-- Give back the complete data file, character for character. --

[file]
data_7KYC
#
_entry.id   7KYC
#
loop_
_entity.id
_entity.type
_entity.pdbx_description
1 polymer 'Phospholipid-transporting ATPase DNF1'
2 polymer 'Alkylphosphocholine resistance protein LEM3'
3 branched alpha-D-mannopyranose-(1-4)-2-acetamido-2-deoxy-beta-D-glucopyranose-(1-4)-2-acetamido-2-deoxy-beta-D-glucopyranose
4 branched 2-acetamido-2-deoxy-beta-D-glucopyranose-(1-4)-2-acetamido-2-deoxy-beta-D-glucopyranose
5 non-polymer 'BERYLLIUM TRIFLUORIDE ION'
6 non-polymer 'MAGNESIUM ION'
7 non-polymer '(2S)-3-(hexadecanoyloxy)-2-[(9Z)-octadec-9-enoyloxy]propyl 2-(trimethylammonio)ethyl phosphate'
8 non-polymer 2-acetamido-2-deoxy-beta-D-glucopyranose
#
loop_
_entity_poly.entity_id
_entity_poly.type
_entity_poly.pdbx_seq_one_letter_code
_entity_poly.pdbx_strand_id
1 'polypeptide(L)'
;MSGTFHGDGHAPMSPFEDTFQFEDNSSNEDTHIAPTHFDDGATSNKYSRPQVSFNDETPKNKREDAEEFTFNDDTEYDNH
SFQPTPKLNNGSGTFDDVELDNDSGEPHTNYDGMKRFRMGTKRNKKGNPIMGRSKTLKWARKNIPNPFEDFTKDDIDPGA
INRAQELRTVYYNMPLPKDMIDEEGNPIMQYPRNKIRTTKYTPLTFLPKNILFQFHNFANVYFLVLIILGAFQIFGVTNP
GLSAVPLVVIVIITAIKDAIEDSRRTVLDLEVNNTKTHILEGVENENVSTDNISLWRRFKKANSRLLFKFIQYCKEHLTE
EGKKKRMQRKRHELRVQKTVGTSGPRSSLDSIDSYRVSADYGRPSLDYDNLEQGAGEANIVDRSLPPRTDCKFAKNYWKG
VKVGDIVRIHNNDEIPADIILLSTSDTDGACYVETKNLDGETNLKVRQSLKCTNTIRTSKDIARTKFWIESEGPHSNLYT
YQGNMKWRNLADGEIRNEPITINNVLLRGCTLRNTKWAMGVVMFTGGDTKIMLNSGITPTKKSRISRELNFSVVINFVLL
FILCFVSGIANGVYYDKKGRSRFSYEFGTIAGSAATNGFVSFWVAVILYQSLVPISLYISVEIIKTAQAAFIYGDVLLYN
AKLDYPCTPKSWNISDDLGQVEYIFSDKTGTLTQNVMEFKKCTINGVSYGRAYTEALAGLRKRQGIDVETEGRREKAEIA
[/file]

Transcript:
data_7KYC
#
_entry.id   7KYC
#
loop_
_entity.id
_entity.type
_entity.pdbx_description
1 polymer 'Phospholipid-transporting ATPase DNF1'
2 polymer 'Alkylphosphocholine resistance protein LEM3'
3 branched alpha-D-mannopyranose-(1-4)-2-acetamido-2-deoxy-beta-D-glucopyranose-(1-4)-2-acetamido-2-deoxy-beta-D-glucopyranose
4 branched 2-acetamido-2-deoxy-beta-D-glucopyranose-(1-4)-2-acetamido-2-deoxy-beta-D-glucopyranose
5 non-polymer 'BERYLLIUM TRIFLUORIDE ION'
6 non-polymer 'MAGNESIUM ION'
7 non-polymer '(2S)-3-(hexadecanoyloxy)-2-[(9Z)-octadec-9-enoyloxy]propyl 2-(trimethylammonio)ethyl phosphate'
8 non-polymer 2-acetamido-2-deoxy-beta-D-glucopyranose
#
loop_
_entity_poly.entity_id
_entity_poly.type
_entity_poly.pdbx_seq_one_letter_code
_entity_poly.pdbx_strand_id
1 'polypeptide(L)'
;MSGTFHGDGHAPMSPFEDTFQFEDNSSNEDTHIAPTHFDDGATSNKYSRPQVSFNDETPKNKREDAEEFTFNDDTEYDNH
SFQPTPKLNNGSGTFDDVELDNDSGEPHTNYDGMKRFRMGTKRNKKGNPIMGRSKTLKWARKNIPNPFEDFTKDDIDPGA
INRAQELRTVYYNMPLPKDMIDEEGNPIMQYPRNKIRTTKYTPLTFLPKNILFQFHNFANVYFLVLIILGAFQIFGVTNP
GLSAVPLVVIVIITAIKDAIEDSRRTVLDLEVNNTKTHILEGVENENVSTDNISLWRRFKKANSRLLFKFIQYCKEHLTE
EGKKKRMQRKRHELRVQKTVGTSGPRSSLDSIDSYRVSADYGRPSLDYDNLEQGAGEANIVDRSLPPRTDCKFAKNYWKG
VKVGDIVRIHNNDEIPADIILLSTSDTDGACYVETKNLDGETNLKVRQSLKCTNTIRTSKDIARTKFWIESEGPHSNLYT
YQGNMKWRNLADGEIRNEPITINNVLLRGCTLRNTKWAMGVVMFTGGDTKIMLNSGITPTKKSRISRELNFSVVINFVLL
FILCFVSGIANGVYYDKKGRSRFSYEFGTIAGSAATNGFVSFWVAVILYQSLVPISLYISVEIIKTAQAAFIYGDVLLYN
AKLDYPCTPKSWNISDDLGQVEYIFSDKTGTLTQNVMEFKKCTINGVSYGRAYTEALAGLRKRQGIDVETEGRREKAEIA